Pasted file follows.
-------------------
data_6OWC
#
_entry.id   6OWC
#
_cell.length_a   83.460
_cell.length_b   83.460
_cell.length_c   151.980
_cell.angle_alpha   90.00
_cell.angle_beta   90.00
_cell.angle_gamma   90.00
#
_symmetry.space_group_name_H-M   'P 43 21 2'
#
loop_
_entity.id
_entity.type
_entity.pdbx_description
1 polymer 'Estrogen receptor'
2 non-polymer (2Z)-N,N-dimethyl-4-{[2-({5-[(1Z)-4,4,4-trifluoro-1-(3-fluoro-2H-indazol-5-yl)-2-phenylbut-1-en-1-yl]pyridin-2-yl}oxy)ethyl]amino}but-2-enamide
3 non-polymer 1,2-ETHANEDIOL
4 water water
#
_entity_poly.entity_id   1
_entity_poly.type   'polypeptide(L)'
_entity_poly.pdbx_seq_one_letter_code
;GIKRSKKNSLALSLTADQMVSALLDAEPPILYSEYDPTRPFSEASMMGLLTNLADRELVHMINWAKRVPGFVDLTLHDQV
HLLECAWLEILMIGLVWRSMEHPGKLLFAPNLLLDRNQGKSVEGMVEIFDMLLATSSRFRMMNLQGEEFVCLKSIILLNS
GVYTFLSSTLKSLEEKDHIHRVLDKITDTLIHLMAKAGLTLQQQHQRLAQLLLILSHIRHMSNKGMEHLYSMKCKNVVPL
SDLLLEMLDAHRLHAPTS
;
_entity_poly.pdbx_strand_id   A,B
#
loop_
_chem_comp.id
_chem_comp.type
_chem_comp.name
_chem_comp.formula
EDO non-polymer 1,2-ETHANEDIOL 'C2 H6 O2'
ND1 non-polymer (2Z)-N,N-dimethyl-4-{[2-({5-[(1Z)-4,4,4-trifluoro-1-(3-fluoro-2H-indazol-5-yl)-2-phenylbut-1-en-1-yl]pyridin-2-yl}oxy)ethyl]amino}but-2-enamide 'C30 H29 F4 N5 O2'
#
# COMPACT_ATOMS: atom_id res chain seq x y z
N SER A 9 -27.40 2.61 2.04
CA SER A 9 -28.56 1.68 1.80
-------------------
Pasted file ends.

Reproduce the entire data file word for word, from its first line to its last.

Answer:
data_6OWC
#
_entry.id   6OWC
#
_cell.length_a   83.460
_cell.length_b   83.460
_cell.length_c   151.980
_cell.angle_alpha   90.00
_cell.angle_beta   90.00
_cell.angle_gamma   90.00
#
_symmetry.space_group_name_H-M   'P 43 21 2'
#
loop_
_entity.id
_entity.type
_entity.pdbx_description
1 polymer 'Estrogen receptor'
2 non-polymer (2Z)-N,N-dimethyl-4-{[2-({5-[(1Z)-4,4,4-trifluoro-1-(3-fluoro-2H-indazol-5-yl)-2-phenylbut-1-en-1-yl]pyridin-2-yl}oxy)ethyl]amino}but-2-enamide
3 non-polymer 1,2-ETHANEDIOL
4 water water
#
_entity_poly.entity_id   1
_entity_poly.type   'polypeptide(L)'
_entity_poly.pdbx_seq_one_letter_code
;GIKRSKKNSLALSLTADQMVSALLDAEPPILYSEYDPTRPFSEASMMGLLTNLADRELVHMINWAKRVPGFVDLTLHDQV
HLLECAWLEILMIGLVWRSMEHPGKLLFAPNLLLDRNQGKSVEGMVEIFDMLLATSSRFRMMNLQGEEFVCLKSIILLNS
GVYTFLSSTLKSLEEKDHIHRVLDKITDTLIHLMAKAGLTLQQQHQRLAQLLLILSHIRHMSNKGMEHLYSMKCKNVVPL
SDLLLEMLDAHRLHAPTS
;
_entity_poly.pdbx_strand_id   A,B
#
loop_
_chem_comp.id
_chem_comp.type
_chem_comp.name
_chem_comp.formula
EDO non-polymer 1,2-ETHANEDIOL 'C2 H6 O2'
ND1 non-polymer (2Z)-N,N-dimethyl-4-{[2-({5-[(1Z)-4,4,4-trifluoro-1-(3-fluoro-2H-indazol-5-yl)-2-phenylbut-1-en-1-yl]pyridin-2-yl}oxy)ethyl]amino}but-2-enamide 'C30 H29 F4 N5 O2'
#
# COMPACT_ATOMS: atom_id res chain seq x y z
N SER A 9 -27.40 2.61 2.04
CA SER A 9 -28.56 1.68 1.80